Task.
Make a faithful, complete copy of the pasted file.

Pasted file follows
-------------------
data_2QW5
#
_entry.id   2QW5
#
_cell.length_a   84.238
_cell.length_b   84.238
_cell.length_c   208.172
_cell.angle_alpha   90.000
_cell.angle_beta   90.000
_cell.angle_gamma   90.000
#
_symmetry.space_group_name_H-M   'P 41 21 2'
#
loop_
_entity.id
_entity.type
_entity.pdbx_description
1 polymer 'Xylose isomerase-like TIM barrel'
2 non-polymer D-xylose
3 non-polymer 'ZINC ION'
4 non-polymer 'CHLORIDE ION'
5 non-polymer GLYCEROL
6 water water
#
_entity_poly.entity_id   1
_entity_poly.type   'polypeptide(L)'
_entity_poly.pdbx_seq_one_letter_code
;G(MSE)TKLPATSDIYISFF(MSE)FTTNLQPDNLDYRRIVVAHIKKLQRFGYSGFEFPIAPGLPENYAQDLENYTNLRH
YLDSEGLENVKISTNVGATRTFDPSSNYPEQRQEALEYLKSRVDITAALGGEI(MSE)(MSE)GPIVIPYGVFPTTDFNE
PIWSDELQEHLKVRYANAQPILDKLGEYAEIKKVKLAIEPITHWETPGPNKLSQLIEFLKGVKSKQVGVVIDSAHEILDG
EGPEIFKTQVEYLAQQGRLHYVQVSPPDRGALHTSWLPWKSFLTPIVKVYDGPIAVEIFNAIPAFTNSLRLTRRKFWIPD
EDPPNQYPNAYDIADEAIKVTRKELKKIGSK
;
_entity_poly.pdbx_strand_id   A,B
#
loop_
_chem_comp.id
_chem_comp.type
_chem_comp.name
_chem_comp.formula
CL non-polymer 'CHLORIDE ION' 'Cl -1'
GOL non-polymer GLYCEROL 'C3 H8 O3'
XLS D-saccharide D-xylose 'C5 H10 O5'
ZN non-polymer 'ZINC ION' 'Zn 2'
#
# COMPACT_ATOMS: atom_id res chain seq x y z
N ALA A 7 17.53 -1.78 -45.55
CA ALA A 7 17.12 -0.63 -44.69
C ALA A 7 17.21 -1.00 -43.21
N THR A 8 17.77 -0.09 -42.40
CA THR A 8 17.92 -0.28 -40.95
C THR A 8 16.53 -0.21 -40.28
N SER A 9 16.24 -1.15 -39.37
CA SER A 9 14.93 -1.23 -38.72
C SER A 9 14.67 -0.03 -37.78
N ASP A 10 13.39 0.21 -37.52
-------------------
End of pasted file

data_2QW5
#
_entry.id   2QW5
#
_cell.length_a   84.238
_cell.length_b   84.238
_cell.length_c   208.172
_cell.angle_alpha   90.000
_cell.angle_beta   90.000
_cell.angle_gamma   90.000
#
_symmetry.space_group_name_H-M   'P 41 21 2'
#
loop_
_entity.id
_entity.type
_entity.pdbx_description
1 polymer 'Xylose isomerase-like TIM barrel'
2 non-polymer D-xylose
3 non-polymer 'ZINC ION'
4 non-polymer 'CHLORIDE ION'
5 non-polymer GLYCEROL
6 water water
#
_entity_poly.entity_id   1
_entity_poly.type   'polypeptide(L)'
_entity_poly.pdbx_seq_one_letter_code
;G(MSE)TKLPATSDIYISFF(MSE)FTTNLQPDNLDYRRIVVAHIKKLQRFGYSGFEFPIAPGLPENYAQDLENYTNLRH
YLDSEGLENVKISTNVGATRTFDPSSNYPEQRQEALEYLKSRVDITAALGGEI(MSE)(MSE)GPIVIPYGVFPTTDFNE
PIWSDELQEHLKVRYANAQPILDKLGEYAEIKKVKLAIEPITHWETPGPNKLSQLIEFLKGVKSKQVGVVIDSAHEILDG
EGPEIFKTQVEYLAQQGRLHYVQVSPPDRGALHTSWLPWKSFLTPIVKVYDGPIAVEIFNAIPAFTNSLRLTRRKFWIPD
EDPPNQYPNAYDIADEAIKVTRKELKKIGSK
;
_entity_poly.pdbx_strand_id   A,B
#
loop_
_chem_comp.id
_chem_comp.type
_chem_comp.name
_chem_comp.formula
CL non-polymer 'CHLORIDE ION' 'Cl -1'
GOL non-polymer GLYCEROL 'C3 H8 O3'
XLS D-saccharide D-xylose 'C5 H10 O5'
ZN non-polymer 'ZINC ION' 'Zn 2'
#
# COMPACT_ATOMS: atom_id res chain seq x y z
N ALA A 7 17.53 -1.78 -45.55
CA ALA A 7 17.12 -0.63 -44.69
C ALA A 7 17.21 -1.00 -43.21
N THR A 8 17.77 -0.09 -42.40
CA THR A 8 17.92 -0.28 -40.95
C THR A 8 16.53 -0.21 -40.28
N SER A 9 16.24 -1.15 -39.37
CA SER A 9 14.93 -1.23 -38.72
C SER A 9 14.67 -0.03 -37.78
N ASP A 10 13.39 0.21 -37.52